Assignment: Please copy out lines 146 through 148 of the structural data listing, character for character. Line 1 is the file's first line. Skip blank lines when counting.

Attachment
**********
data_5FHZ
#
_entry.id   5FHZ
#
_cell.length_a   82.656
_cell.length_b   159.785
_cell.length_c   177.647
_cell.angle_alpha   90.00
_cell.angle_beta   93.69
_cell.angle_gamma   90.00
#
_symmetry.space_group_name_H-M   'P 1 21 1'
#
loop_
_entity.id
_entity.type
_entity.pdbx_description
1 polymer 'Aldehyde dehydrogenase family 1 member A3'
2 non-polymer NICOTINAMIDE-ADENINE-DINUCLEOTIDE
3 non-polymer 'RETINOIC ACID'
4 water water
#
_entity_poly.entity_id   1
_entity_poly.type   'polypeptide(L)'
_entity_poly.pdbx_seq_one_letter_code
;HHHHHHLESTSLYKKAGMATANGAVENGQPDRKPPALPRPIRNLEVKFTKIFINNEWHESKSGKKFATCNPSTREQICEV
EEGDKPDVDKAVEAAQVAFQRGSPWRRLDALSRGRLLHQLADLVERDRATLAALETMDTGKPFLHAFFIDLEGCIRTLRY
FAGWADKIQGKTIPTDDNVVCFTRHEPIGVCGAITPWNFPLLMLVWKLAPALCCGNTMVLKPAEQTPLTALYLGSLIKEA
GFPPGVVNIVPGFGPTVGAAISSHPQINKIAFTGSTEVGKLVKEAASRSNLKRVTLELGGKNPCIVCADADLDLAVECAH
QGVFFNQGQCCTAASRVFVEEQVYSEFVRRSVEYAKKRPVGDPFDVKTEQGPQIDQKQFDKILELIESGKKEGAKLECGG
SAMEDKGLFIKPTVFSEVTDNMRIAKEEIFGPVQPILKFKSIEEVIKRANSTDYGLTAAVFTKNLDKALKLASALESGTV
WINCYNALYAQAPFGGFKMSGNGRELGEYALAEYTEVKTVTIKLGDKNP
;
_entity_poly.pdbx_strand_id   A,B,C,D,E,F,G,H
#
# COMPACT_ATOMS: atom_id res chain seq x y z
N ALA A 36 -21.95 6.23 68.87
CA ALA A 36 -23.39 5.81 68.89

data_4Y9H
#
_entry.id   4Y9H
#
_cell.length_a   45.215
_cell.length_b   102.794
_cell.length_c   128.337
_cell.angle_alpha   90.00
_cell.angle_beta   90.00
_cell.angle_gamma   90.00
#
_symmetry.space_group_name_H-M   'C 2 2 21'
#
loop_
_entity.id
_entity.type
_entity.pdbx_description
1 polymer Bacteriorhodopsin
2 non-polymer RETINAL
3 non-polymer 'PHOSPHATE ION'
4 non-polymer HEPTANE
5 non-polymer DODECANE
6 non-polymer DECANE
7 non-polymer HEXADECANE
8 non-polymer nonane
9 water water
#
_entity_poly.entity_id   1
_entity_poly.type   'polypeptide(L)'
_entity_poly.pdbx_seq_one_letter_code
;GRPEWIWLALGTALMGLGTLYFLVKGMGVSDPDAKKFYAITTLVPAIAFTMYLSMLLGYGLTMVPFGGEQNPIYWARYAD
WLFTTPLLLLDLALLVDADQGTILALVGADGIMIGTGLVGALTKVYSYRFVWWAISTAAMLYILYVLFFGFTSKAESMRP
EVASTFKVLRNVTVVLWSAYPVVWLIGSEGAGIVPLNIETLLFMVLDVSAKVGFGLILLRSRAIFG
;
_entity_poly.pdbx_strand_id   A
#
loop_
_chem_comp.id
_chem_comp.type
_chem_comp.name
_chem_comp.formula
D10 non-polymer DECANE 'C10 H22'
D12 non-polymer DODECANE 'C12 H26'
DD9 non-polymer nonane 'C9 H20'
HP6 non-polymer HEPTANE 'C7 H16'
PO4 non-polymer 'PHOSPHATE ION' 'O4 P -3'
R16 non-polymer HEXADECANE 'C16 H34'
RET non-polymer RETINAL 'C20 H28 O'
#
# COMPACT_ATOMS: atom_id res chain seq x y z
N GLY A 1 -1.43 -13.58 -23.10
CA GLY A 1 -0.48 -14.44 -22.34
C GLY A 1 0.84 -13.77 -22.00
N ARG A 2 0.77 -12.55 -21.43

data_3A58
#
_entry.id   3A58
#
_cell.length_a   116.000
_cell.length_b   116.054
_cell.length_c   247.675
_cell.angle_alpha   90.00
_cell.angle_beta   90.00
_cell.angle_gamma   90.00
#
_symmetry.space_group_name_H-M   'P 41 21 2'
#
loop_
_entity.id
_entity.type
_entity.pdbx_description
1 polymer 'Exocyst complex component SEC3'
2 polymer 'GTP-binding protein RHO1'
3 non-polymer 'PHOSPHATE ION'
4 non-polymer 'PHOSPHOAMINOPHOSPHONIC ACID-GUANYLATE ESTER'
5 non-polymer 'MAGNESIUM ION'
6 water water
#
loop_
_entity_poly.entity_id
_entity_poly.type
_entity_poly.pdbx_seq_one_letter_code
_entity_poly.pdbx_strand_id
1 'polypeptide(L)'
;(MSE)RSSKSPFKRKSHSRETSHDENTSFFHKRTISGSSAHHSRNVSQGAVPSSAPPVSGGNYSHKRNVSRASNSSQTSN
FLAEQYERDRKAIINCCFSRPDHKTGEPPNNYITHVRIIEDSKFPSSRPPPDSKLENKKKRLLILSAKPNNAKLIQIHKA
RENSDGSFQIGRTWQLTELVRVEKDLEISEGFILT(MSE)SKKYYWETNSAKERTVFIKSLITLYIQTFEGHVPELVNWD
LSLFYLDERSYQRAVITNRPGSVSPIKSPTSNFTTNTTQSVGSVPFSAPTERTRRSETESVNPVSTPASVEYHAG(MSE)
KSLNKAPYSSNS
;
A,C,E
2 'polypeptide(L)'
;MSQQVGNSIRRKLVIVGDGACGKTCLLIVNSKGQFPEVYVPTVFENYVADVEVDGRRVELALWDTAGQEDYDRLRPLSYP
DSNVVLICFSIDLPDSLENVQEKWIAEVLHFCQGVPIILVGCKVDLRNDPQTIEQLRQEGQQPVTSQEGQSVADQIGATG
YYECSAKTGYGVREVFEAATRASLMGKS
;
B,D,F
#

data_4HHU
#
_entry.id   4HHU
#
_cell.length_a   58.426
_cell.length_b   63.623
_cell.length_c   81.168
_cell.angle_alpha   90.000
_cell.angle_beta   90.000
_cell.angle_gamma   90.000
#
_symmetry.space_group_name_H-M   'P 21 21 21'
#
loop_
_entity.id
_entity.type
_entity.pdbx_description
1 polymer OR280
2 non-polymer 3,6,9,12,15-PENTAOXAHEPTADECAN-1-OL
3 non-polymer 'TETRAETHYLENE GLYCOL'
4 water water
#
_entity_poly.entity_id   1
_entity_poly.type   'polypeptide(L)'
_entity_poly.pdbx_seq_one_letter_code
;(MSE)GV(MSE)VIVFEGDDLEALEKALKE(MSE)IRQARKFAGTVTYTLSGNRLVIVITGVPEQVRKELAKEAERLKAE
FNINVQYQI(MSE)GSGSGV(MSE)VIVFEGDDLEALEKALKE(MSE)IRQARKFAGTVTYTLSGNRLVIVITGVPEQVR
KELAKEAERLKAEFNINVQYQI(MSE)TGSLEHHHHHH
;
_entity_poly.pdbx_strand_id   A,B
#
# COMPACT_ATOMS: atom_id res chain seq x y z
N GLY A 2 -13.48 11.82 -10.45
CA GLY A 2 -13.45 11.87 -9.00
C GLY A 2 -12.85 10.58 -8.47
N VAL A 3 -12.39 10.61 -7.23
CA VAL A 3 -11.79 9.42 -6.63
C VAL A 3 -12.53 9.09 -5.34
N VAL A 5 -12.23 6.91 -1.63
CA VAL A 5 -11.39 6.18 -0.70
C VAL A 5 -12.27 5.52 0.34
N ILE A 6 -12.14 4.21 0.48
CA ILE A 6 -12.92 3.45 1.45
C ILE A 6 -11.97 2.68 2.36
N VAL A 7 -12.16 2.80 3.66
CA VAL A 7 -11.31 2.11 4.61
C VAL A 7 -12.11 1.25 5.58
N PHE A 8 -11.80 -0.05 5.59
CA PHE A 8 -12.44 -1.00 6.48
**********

_cell.angle_gamma   90.000
#
_symmetry.space_group_name_H-M   'P 21 21 21'